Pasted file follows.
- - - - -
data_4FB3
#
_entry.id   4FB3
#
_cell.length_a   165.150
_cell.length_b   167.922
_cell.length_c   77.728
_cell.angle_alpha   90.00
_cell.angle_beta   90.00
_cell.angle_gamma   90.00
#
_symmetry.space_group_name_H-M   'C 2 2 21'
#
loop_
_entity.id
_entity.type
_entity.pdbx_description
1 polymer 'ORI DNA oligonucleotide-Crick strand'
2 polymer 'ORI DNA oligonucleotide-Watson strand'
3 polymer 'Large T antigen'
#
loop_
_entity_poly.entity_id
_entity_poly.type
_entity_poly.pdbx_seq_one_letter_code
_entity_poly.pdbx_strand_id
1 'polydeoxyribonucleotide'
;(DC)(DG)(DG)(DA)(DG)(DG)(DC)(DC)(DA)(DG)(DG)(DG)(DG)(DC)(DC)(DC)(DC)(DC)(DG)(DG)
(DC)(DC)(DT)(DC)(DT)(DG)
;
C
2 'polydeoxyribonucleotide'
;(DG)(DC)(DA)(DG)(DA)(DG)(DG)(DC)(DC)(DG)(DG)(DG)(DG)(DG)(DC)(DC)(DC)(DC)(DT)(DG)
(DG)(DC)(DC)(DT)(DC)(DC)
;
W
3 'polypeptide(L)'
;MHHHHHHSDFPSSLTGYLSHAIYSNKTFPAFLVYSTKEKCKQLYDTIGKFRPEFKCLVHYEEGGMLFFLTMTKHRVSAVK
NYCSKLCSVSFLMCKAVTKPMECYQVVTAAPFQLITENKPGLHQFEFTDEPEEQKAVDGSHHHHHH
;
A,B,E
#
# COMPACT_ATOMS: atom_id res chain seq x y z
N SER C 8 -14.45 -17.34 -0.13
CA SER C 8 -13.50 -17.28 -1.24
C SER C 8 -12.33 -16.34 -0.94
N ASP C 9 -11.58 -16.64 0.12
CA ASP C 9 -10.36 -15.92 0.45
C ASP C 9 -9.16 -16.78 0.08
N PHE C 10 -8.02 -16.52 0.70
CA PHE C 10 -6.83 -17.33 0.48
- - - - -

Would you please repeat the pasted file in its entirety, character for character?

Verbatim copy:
data_4FB3
#
_entry.id   4FB3
#
_cell.length_a   165.150
_cell.length_b   167.922
_cell.length_c   77.728
_cell.angle_alpha   90.00
_cell.angle_beta   90.00
_cell.angle_gamma   90.00
#
_symmetry.space_group_name_H-M   'C 2 2 21'
#
loop_
_entity.id
_entity.type
_entity.pdbx_description
1 polymer 'ORI DNA oligonucleotide-Crick strand'
2 polymer 'ORI DNA oligonucleotide-Watson strand'
3 polymer 'Large T antigen'
#
loop_
_entity_poly.entity_id
_entity_poly.type
_entity_poly.pdbx_seq_one_letter_code
_entity_poly.pdbx_strand_id
1 'polydeoxyribonucleotide'
;(DC)(DG)(DG)(DA)(DG)(DG)(DC)(DC)(DA)(DG)(DG)(DG)(DG)(DC)(DC)(DC)(DC)(DC)(DG)(DG)
(DC)(DC)(DT)(DC)(DT)(DG)
;
C
2 'polydeoxyribonucleotide'
;(DG)(DC)(DA)(DG)(DA)(DG)(DG)(DC)(DC)(DG)(DG)(DG)(DG)(DG)(DC)(DC)(DC)(DC)(DT)(DG)
(DG)(DC)(DC)(DT)(DC)(DC)
;
W
3 'polypeptide(L)'
;MHHHHHHSDFPSSLTGYLSHAIYSNKTFPAFLVYSTKEKCKQLYDTIGKFRPEFKCLVHYEEGGMLFFLTMTKHRVSAVK
NYCSKLCSVSFLMCKAVTKPMECYQVVTAAPFQLITENKPGLHQFEFTDEPEEQKAVDGSHHHHHH
;
A,B,E
#
# COMPACT_ATOMS: atom_id res chain seq x y z
N SER C 8 -14.45 -17.34 -0.13
CA SER C 8 -13.50 -17.28 -1.24
C SER C 8 -12.33 -16.34 -0.94
N ASP C 9 -11.58 -16.64 0.12
CA ASP C 9 -10.36 -15.92 0.45
C ASP C 9 -9.16 -16.78 0.08
N PHE C 10 -8.02 -16.52 0.70
CA PHE C 10 -6.83 -17.33 0.48